Black Panther 2 Wkanda Forever

Black Panther 2: Wakanda Forever: Movie Review

Review by: Jill Sioson

2022 | Directed by Ryan Coogler

Feature Film (2hrs, 41 min)


“If I sit and think of my brother for too long then it won’t be just these clothes that I burn, it will be the world and everyone in it.” – Shuri

Writing a review for the superhero blockbuster Black Panther 2: Wakanda Forever, was nothing less than nerve racking. Chadwick Boseman’s death had left a substantial hole within the Marvel Cinematic Universe (MCU), leaving Marvel to anoint Shuri (Leticia Wright) as Wakanda’s next protector for Phase Four.

Black Panther 2 starts with the sudden death of Prince T’Challa (Boseman) and his sister Shuri’s failure to save him. With Wakanda’s protector gone, the nation is left to defend herself against various national threats. Meanwhile, Namor (Tenoch Huerta), the fierce god-protector of the underwater civilisation of Talokan, seeks alliance with Wakanda. In return he asks for the life of young Riri Williams (Dominique Thorne), who has unknowingly created a machine that detects the sought-after vibranium metal. In an effort to prevent war with Namor, Shuri and General Okoye (Danai Gurira) go on a mission to seek out Riri. After being enchanted by Talokan and its people, Shuri tries to keep the alliance without harming Riri. Namor however, declines and threatens Wakanda to either give them Riri or go to war with Talokan.

Ryan Coogler’s exploration of grief and mourning through Shuri was well-paced and allowed for convincing character development. Shuri’s technical genius is not only a display of female empowerment or a gift from the ancestors to be marvelled at, but an effective way to show her resistance to grief, and Wakanda’s traditions and religion. Each character that surrounds Shuri is a constant reminder to allow oneself time to heal and properly move on. Queen Ramonda herself declares, ‘Death is not the end’. Shuri’s resistance towards mourning and therefore healing, also leads her to use other characters’ grief for her own selfish gain. Such as crashing one character’s car, and weaponizing her nemesis’ deceased mother’s bracelet against them (without spoiling too much!).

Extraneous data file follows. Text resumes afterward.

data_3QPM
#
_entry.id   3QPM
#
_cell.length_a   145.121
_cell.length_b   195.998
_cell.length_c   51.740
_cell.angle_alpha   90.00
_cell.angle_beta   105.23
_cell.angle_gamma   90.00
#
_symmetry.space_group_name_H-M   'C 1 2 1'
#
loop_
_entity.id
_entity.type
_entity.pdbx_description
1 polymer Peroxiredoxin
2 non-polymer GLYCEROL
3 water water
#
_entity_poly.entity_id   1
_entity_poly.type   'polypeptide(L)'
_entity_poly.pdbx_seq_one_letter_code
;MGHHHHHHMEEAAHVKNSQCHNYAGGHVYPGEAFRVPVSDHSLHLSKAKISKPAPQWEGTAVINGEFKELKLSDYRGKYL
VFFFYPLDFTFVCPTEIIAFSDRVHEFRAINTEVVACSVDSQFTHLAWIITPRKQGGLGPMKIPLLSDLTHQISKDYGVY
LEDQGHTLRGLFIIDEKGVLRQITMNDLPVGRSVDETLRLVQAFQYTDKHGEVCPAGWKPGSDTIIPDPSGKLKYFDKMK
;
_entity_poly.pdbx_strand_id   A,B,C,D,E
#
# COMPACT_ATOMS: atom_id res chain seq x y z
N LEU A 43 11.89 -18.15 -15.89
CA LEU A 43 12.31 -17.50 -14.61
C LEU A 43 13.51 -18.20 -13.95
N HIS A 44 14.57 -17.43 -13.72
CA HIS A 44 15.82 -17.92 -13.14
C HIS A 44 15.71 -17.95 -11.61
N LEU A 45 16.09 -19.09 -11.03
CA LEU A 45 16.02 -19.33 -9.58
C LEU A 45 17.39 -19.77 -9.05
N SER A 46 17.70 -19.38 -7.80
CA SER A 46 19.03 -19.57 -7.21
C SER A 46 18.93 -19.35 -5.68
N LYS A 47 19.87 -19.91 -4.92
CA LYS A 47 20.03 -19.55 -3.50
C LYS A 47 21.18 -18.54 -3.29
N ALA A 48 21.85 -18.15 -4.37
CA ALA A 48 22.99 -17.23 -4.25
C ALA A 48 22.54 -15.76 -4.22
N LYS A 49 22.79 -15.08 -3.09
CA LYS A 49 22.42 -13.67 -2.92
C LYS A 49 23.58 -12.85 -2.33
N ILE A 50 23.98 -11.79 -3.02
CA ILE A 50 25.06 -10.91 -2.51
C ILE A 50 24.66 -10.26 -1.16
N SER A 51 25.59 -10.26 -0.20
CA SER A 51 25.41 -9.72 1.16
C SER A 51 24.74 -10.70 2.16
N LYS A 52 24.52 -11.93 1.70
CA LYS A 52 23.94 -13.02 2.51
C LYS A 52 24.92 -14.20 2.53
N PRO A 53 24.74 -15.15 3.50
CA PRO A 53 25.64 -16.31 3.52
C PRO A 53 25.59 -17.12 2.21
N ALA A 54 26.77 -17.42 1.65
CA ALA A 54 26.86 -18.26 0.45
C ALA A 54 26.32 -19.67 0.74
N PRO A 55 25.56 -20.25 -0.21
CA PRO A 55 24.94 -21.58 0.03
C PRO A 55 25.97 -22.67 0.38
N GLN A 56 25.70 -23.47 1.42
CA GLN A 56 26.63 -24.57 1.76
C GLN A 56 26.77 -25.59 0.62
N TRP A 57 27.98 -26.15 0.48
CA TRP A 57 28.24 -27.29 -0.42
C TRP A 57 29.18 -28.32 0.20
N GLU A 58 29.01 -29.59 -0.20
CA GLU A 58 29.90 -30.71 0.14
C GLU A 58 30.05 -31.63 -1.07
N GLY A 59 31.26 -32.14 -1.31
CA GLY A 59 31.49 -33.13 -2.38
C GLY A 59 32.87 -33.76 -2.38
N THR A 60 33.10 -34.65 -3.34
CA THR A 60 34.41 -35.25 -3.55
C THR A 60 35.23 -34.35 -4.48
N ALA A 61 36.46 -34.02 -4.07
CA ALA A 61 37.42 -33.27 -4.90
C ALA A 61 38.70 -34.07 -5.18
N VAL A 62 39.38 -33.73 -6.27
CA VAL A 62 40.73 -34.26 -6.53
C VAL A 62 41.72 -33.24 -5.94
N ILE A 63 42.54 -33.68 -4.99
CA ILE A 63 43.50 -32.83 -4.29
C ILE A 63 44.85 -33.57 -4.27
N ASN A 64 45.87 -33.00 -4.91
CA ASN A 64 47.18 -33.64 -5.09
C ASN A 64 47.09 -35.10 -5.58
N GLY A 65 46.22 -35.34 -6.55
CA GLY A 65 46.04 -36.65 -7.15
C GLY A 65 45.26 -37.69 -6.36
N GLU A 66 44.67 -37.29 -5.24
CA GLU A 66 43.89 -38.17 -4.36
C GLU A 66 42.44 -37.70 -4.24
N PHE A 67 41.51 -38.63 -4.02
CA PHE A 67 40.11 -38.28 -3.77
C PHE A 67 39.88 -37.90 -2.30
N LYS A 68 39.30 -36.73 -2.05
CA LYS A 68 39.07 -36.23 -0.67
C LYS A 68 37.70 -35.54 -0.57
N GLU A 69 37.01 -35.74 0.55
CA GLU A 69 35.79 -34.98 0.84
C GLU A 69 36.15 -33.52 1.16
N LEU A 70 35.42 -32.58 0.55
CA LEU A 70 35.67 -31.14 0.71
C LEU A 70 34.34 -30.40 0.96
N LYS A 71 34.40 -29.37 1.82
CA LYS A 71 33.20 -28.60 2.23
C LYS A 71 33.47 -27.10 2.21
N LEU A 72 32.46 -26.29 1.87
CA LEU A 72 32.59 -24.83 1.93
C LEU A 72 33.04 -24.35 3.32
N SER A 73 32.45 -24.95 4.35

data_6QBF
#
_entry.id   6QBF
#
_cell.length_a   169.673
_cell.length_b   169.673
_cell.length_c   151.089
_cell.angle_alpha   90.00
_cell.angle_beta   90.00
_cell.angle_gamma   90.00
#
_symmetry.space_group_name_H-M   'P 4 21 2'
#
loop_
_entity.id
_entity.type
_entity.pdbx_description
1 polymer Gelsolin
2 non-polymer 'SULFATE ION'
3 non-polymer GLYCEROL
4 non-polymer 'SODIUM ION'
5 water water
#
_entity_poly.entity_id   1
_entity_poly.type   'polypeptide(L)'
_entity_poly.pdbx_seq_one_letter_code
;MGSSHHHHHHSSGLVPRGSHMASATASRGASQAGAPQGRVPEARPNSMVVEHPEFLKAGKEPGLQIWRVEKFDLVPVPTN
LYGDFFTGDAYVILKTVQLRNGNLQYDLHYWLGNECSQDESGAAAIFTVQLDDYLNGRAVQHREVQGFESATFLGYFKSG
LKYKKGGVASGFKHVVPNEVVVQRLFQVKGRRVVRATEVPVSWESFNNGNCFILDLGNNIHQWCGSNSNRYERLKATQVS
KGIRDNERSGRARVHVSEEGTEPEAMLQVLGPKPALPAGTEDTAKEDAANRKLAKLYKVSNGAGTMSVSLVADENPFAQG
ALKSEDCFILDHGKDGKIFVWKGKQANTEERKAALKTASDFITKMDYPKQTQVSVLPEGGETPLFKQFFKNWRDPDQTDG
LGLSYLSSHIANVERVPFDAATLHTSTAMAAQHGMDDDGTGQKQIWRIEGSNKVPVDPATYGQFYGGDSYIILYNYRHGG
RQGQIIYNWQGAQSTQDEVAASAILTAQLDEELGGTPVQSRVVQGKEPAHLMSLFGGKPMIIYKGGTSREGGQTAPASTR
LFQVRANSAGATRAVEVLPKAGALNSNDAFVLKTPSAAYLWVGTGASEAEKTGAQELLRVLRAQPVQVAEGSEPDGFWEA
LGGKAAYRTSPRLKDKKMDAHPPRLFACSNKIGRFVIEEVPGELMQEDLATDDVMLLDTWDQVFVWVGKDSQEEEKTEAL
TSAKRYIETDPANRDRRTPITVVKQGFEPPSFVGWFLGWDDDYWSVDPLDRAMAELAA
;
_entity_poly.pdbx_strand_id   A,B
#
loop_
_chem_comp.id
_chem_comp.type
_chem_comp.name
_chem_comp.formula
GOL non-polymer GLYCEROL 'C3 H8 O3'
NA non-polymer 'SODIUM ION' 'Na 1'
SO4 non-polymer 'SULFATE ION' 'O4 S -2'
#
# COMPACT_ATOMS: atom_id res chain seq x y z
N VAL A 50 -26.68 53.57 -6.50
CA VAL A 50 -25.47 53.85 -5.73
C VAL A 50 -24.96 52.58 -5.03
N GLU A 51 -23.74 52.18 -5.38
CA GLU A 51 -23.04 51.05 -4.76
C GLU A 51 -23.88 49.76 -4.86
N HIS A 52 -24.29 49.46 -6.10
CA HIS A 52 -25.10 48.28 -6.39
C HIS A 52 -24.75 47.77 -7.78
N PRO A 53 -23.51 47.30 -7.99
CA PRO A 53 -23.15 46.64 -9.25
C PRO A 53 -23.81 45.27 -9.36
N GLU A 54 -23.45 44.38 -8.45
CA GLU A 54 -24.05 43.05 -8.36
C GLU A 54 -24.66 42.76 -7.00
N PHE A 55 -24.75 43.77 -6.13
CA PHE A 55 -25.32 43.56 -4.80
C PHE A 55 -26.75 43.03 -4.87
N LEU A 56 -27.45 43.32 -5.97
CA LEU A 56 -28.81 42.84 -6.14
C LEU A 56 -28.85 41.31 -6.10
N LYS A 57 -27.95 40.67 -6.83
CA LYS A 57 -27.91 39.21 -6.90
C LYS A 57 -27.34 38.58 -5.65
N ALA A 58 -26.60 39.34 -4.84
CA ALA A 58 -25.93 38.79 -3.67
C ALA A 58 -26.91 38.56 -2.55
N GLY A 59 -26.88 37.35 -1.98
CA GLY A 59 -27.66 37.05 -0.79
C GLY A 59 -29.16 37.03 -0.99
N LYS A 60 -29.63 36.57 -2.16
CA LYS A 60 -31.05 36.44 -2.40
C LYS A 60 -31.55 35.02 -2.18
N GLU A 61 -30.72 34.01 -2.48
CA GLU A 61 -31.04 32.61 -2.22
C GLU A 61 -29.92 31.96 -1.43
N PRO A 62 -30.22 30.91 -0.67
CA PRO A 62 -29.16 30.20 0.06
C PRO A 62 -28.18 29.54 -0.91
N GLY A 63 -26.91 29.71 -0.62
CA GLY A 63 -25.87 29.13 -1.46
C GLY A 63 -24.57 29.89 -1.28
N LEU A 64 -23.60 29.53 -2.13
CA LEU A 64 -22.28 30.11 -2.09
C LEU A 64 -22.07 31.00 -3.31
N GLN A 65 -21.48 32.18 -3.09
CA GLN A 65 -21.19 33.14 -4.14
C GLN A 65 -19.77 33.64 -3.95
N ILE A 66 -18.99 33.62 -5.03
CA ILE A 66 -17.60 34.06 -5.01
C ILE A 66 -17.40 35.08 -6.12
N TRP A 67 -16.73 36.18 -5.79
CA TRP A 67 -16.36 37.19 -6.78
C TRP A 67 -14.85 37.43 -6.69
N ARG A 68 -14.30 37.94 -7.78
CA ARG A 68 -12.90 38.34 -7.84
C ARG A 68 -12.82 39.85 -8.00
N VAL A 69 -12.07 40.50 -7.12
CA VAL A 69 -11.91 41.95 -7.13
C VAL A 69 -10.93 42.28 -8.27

Namor (Huerta), in many ways, parallels Shuri. He is bent on exacting his revenge on those who have taken his loved ones from him. Played skilfully by Mexican actor Tenoch Huerta, Namor is both powerfully unhinged and fiercely loyal to his people. Like every successful villain, he makes you think, “damn, he’s kinda right though”.

What I admired in Coogler’s direction is how Shuri was surrounded by a majority of female characters that emphasized the need for female relationships. What’s more, Coogler accomplishes this naturally, by allowing all the women to let their work, skills, leadership, and kindness, speak for themselves. Even M’baku (Winston Duke) was taken down a notch. He fulfilled the big-brother role of Shuri’s counsellor, portraying a different kind of masculinity that helped to progress the representation of black men on screen.

I also need to mention the thrilling score composed by Ludwig Göransson. Known for his work in Mandalorian (2019) and Tenet (2020), Göransson transports the audience to an other-worldly landscape, through enchanting vocals, wind instruments, and drums that pay homage to African and Latino culture. These signature instrumentals also crossover, demonstrating the similarities between Wakanda and Talokan.

The MCU films tend to be quite exclusive in terms of its audience; you either know its characters and some level of lore, or you’re left confused and forced to embark on a 2hr CGI fest. However, Black Panther 2 allows its careful exploration of grief, African/Latino culture, and crisis of faith, to be at the heart of its story.

That isn’t to say Black Panther 2 is a perfect, holy grail movie. There are some characters that felt forced and unnecessary. Riri Williams for one, felt more like a comedic relief and a McGuffin than a fully realised character.

I had less than high hopes for the sequel. I went into the theatre with feelings of neutrality and firmly declared: “There’s no way they can replace Boseman”. But as the first few minutes of Black Panther 2 rolled, and the iconic MCU title came on screen, there was silence. Nothing but the sound of wind blowing as scenes with Prince T’Challa rolled behind the words ‘MARVEL STUDIOS’.

Boseman’s mark on the MCU was formidable. Yet somehow, director Ryan Coogler allowed the character of Shuri to shine throughout the movie whilst paying tribute to Boseman’s Prince T’Challa.

Indeed, “Wakanda Forever!”.